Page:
would have loved to see more innovative city cars like Smart or Fiat
500, but the truth is, most A-segment-cars shoppers have very tight
budgets – something around £8,000-9,000. The cheapest Fiat 500
costs £10,000, so it is obviously not designed for the majority.
To mainstream car makers, how to pack decent dynamics, mechanical
refinement, build quality, safety and enough space for four in a car
costing £8,000-9,000 must be a steep challenge. Suzuki and
Daihatsu manage that in their K-cars, but not without compromises. In
recent years, Korean car makers start taking the lead in this respect.
They make use of their production cost advantage, combining with strong
R&D and internationalized design to create some of the most
competitive city cars on the market. These include KIA Picanto, Hyundai
i10 and Chevrolet Spark (Daewoo Matiz).
KIA Picanto – or Morning in Korea – was the first to enjoy great
success. The first generation
car sold more than a million copies since 2004, many of them in Europe.
Naturally, we can expect more from the second generation. The first
sign is good – Peter Schreyer gave it a pretty and recognizable look,
with a prominent lower grille and arrow-style taillights to distinguish
itself from rivals. The car is small, of course, but it looks smarter
and classier than most rivals, i10 and Spark included.
Measuring 3.6 meters in
length and 2385 mm in wheelbase, the new Picanto is right at the class
norm. It is tall and cab-forward, so its cabin offers plenty of room.
Space up front is excellent, while two adults can squeeze into the
back, something impossible on Fiat 500 (and Smart Fortwo, of course).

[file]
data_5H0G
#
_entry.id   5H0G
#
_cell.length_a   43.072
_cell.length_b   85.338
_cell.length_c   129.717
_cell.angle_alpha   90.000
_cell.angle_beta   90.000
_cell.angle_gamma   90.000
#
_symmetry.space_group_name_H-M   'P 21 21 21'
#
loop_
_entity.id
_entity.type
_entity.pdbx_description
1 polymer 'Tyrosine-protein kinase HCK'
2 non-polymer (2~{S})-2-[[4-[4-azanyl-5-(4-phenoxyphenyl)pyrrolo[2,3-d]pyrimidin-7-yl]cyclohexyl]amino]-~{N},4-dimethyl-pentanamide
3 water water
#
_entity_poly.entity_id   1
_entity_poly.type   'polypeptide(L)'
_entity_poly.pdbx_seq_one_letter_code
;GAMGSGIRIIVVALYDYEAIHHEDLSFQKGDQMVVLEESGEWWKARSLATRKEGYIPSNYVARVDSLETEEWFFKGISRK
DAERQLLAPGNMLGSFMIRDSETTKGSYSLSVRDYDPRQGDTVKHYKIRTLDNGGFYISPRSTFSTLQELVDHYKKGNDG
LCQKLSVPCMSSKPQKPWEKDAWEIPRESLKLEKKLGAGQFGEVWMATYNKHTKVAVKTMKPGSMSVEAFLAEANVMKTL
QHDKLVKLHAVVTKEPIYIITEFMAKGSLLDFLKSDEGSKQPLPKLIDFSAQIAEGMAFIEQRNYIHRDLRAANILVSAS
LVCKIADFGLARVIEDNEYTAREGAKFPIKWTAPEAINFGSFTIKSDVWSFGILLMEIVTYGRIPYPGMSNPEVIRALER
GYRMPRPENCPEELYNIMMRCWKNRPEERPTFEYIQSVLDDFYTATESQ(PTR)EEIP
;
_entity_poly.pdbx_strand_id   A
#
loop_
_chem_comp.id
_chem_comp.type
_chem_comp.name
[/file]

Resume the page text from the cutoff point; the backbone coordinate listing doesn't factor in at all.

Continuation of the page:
The interior is pretty well finished. Although tight cost means the
plastics used are hard, they are properly textured (unlike most
Japanese K-cars) to look and feel higher quality. Moreover, a faux
alloy accent runs stylishly under the dashboard, through the center
console and reaches the passenger side, lifting the ambience a lot. A
sporty, two-tone steering wheel deliver the same effect. This cabin
looks more upmarket than its price suggested.
Ditto the equipment. Standard features include power windows front and
rear, Bluetooth connectivity and steering wheel controls.
At 200 liters, boot space is decent rather than class-leading. However,
you can fold the split rear seats to expand luggage capacity to
Picanto sits on the same platform of Hyundai i10, unsurprisingly. The
suspensions, steering and powertrains are more or less the same, though
different tuning results in a different character. On the KIA, priority
is placed on comfort and refinement, so its suspensions adopt softer
springs and damping. The result is an absorbent ride and impressive
quietness for a small car that most buyers would love. Inevitably,
chassis dynamics is sacrificed somewhat compare to its Hyundai sibling.
Its body rolls more and the front tires give up earlier in corners. In
addition to a numb steering, this car is not that fun to drive.
Comparatively, the powertrain is more competitive. It offers a pair of
Hyundai Kappa engines, i.e. a 1.0-liter three-cylinder and a 1.25-liter
4-cylinder, both employ DOHC and dual-continuous variable valve timing
to enhance power and broaden torque curve. They produce 69hp and 87hp
respectively. You can't expect much pace from the 1.0 engine, but it
pulls eagerly in town, thanks to a max torque of 70 lbft which is
delivered at only
3500 rpm. Moreover, noise level is surprisingly low at highway speed
(partly due to the good sound deadening). It is one of the least
painful 1-liter engines on the market. The 1.25 engine shares the same
sweet manner. It just offers more punch so that it no longer struggles
to overtake on highway.
For sure, its
good design, space, refinement and value for money will make the new
great commercial success. However, lacking a fun handling, more
engines and any innovations, it is still hard to recommend it to our
readers. If you can afford a couple of grands more, choose a FIAT 500
will make you feel far prouder.